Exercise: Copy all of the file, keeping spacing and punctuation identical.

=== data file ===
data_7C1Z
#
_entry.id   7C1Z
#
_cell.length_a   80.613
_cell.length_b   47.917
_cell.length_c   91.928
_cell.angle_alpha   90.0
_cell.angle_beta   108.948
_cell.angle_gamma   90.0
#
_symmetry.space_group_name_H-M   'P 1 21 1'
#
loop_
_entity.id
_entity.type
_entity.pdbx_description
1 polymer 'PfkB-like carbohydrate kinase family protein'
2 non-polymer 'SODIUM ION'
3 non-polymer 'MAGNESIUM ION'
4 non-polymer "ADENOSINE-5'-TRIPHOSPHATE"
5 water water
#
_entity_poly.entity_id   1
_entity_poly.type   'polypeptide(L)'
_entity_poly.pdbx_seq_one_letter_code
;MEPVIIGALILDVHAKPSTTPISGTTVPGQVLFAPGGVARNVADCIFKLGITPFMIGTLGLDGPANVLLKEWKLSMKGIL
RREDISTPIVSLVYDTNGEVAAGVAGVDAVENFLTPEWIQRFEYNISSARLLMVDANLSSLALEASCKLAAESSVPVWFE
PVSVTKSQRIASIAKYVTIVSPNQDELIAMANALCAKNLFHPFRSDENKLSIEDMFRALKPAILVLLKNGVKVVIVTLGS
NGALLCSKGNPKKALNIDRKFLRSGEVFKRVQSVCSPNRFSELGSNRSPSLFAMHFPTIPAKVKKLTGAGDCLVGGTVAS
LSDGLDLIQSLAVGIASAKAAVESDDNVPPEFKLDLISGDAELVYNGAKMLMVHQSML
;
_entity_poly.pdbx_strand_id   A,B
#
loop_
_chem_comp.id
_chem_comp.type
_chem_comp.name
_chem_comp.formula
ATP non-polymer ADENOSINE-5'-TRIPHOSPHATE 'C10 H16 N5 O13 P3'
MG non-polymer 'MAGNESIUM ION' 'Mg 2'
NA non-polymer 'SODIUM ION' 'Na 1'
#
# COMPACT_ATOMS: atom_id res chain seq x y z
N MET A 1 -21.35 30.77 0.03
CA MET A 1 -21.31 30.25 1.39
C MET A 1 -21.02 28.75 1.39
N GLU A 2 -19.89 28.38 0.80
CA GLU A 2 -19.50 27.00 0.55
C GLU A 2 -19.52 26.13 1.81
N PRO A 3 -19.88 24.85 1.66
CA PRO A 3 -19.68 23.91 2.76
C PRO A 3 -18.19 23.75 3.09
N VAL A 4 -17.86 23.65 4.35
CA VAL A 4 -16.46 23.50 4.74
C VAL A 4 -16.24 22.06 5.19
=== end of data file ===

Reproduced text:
data_7C1Z
#
_entry.id   7C1Z
#
_cell.length_a   80.613
_cell.length_b   47.917
_cell.length_c   91.928
_cell.angle_alpha   90.0
_cell.angle_beta   108.948
_cell.angle_gamma   90.0
#
_symmetry.space_group_name_H-M   'P 1 21 1'
#
loop_
_entity.id
_entity.type
_entity.pdbx_description
1 polymer 'PfkB-like carbohydrate kinase family protein'
2 non-polymer 'SODIUM ION'
3 non-polymer 'MAGNESIUM ION'
4 non-polymer "ADENOSINE-5'-TRIPHOSPHATE"
5 water water
#
_entity_poly.entity_id   1
_entity_poly.type   'polypeptide(L)'
_entity_poly.pdbx_seq_one_letter_code
;MEPVIIGALILDVHAKPSTTPISGTTVPGQVLFAPGGVARNVADCIFKLGITPFMIGTLGLDGPANVLLKEWKLSMKGIL
RREDISTPIVSLVYDTNGEVAAGVAGVDAVENFLTPEWIQRFEYNISSARLLMVDANLSSLALEASCKLAAESSVPVWFE
PVSVTKSQRIASIAKYVTIVSPNQDELIAMANALCAKNLFHPFRSDENKLSIEDMFRALKPAILVLLKNGVKVVIVTLGS
NGALLCSKGNPKKALNIDRKFLRSGEVFKRVQSVCSPNRFSELGSNRSPSLFAMHFPTIPAKVKKLTGAGDCLVGGTVAS
LSDGLDLIQSLAVGIASAKAAVESDDNVPPEFKLDLISGDAELVYNGAKMLMVHQSML
;
_entity_poly.pdbx_strand_id   A,B
#
loop_
_chem_comp.id
_chem_comp.type
_chem_comp.name
_chem_comp.formula
ATP non-polymer ADENOSINE-5'-TRIPHOSPHATE 'C10 H16 N5 O13 P3'
MG non-polymer 'MAGNESIUM ION' 'Mg 2'
NA non-polymer 'SODIUM ION' 'Na 1'
#
# COMPACT_ATOMS: atom_id res chain seq x y z
N MET A 1 -21.35 30.77 0.03
CA MET A 1 -21.31 30.25 1.39
C MET A 1 -21.02 28.75 1.39
N GLU A 2 -19.89 28.38 0.80
CA GLU A 2 -19.50 27.00 0.55
C GLU A 2 -19.52 26.13 1.81
N PRO A 3 -19.88 24.85 1.66
CA PRO A 3 -19.68 23.91 2.76
C PRO A 3 -18.19 23.75 3.09
N VAL A 4 -17.86 23.65 4.35
CA VAL A 4 -16.46 23.50 4.74
C VAL A 4 -16.24 22.06 5.19